Personality Type & The Final Flight

By: Saundra Stroope, Sr. Leadership Consultant, Executive Development Associates, Inc.

 

 

Always an avid movie fan, living through a pandemic and quarantine has taken the portion of my leisure time watching movies to an all-time high. This week’s Netflix binge watch was Challenger: The Final Flight.

Most of you know the story already. On January 28, 1986, 73 seconds into its flight, the shuttle exploded killing seven crew members as their families and the world watched in horror. What we are still trying to understand is how a top-notch team of intelligent executives, engineers, and scientists could make such a faulty decision. With a closer look, you will find even though there was a successful redesign of the rocket boosters and 15 years of safe flight, a similar decision led to tragedy again in 2003.

In 2003, the shuttle Columbia broke apart and 7 crew members were lost. An investigation revealed the problem had been known for years. Again in 2012, a whistleblower lawsuit led to a ~37 million-dollar settlement when dangerous and defective flares were sold to the Army and Air Force. The same company, under a new parent name, had data indicating the flares delivered were incapable of withstanding a 10-foot drop test without exploding. We might wonder how anyone could decide to equip our sons, daughters, or family members serving in the military with explosive equipment.

There are many ways to look at decision making and what went wrong. At the heart of effective decision-making is dialogue, thoughtful deliberation, and the inclusion of all perspectives. Companies with diverse executive teams engage in respectful dialogue, listen, and incorporate all views in order to make decisions that have the best outcomes.

Personality type is one aspect of diversity. If we apply the Myers Briggs personality type theory to decision making, we will find the best decisions are made when we incorporate both preferences that help us take in information and gather data (Sensing and Intuition) and both preferences for approaching decisions and arriving at conclusions (Thinking and Feeling).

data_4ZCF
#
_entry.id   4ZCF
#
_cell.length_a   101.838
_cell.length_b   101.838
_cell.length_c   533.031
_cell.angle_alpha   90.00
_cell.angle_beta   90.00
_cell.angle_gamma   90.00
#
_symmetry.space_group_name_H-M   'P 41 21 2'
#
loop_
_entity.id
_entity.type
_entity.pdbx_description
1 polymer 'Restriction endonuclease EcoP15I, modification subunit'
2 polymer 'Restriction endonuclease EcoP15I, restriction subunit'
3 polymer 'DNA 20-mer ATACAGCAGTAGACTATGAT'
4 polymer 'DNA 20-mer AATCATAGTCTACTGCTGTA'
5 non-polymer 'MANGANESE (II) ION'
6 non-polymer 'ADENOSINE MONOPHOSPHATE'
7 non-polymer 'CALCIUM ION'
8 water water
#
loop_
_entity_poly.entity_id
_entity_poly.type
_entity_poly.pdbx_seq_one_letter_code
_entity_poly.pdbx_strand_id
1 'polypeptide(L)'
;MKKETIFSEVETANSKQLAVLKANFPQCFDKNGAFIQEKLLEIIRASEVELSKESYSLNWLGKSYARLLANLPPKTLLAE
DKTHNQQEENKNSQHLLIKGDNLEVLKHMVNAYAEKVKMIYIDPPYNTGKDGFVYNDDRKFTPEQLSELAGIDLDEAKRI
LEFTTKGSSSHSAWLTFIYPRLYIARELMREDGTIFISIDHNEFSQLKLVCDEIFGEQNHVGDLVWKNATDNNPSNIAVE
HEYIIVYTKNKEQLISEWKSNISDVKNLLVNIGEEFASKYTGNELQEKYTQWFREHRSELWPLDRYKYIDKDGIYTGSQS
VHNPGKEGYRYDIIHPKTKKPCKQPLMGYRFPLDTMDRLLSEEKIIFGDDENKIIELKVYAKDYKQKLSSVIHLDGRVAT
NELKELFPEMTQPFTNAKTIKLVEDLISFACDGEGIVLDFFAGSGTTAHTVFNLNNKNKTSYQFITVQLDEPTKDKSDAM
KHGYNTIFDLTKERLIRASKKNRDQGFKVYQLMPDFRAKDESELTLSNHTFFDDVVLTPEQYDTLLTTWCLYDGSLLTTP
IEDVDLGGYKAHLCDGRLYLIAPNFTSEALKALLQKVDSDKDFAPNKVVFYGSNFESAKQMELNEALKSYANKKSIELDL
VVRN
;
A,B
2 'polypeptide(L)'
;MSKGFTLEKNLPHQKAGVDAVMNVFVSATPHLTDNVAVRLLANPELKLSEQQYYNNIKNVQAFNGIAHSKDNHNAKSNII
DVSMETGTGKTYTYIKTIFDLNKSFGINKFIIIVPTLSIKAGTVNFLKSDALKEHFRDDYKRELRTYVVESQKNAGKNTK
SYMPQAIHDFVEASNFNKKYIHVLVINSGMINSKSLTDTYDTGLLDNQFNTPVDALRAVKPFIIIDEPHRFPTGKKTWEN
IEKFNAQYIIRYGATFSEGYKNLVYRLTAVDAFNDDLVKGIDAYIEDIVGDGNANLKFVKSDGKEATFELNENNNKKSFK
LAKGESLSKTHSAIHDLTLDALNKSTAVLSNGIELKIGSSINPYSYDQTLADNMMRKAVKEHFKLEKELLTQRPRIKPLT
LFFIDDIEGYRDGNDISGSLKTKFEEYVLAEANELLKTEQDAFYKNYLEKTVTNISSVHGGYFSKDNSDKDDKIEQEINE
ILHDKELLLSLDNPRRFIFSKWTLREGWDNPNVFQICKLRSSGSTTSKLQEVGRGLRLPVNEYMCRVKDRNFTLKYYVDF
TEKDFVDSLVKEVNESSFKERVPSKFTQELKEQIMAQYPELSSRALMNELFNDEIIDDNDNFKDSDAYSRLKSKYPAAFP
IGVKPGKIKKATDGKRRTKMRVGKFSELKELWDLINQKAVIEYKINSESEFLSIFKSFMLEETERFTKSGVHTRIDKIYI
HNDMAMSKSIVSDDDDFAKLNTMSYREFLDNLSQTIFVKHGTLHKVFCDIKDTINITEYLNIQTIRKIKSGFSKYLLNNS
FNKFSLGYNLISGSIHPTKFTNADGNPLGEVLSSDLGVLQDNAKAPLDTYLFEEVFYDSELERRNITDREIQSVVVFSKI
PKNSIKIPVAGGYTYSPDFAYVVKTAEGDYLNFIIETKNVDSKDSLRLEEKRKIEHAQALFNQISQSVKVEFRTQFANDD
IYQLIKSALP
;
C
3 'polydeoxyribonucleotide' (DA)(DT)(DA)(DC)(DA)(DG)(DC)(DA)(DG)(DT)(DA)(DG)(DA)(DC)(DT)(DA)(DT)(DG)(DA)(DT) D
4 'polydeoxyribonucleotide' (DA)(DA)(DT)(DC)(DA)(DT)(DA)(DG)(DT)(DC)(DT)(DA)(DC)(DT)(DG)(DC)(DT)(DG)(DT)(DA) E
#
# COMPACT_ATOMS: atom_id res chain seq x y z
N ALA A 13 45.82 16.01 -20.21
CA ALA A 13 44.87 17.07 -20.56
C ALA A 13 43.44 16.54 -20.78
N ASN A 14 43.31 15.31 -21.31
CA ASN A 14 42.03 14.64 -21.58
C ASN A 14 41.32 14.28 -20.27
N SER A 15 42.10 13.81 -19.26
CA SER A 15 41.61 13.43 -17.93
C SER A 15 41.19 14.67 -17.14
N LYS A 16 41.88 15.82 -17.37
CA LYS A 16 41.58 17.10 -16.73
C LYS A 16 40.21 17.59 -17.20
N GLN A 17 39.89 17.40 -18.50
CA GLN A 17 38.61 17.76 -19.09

If we take a closer look at most executive teams, we tend to find a predominance of the Thinking preference. We also know that teams inclusive of women can outperform to competition. Interestingly, the only Myers Briggs preference with a reported gender difference is the Thinking and Feeling preference. Most women prefer Feeling and step into the decision. They consider the impact on people affected – customers, employees, suppliers, and think about how it aligns to values before applying logic. Most men prefer Thinking. They step out the situation, analyze, rationalize, and apply objective criteria before considering people and values.

As you watch Challenger: The Final Flight, reflect on your own personality type. Reflect on how you personally approach decisions. Then more importantly, reflect on how you ensure that all perspectives are welcome, listened to, and considered on your team. Have you fully considered the existing data or past experience (Sensing) and all the possibilities or future vision (Intuition)? Are you giving equal time and consideration to the logic such as staying on budget or on schedule (Thinking) and the values or the potential impact on people involved (Feeling)? Is your company culture inclusive and welcoming to all personality types? The best possible decisions are inclusive of all preferences.

 

About the Author:

Saundra Stroope is a Senior Leadership Consultant at EDA with over 20 years of human capital experience within a variety of industries at award winning, global and Fortune 500 companies. She is the author of over a dozen works, including a chapter in a book on developing high potential emerging leaders in Integrated Talent Management Scorecards by ASTD Press.

Her expertise includes leadership development, succession planning, culture change, organizational development, career development, team development, curriculum design, facilitation, human resources, and coaching individuals at all leadership levels. She has a long track record of leading and measuring the success of talent development initiatives. Saundra’s passion for development, drive for results, business acumen, and many years of human capital experience, allow her to bring creative ideas and practical talent solutions to organizations.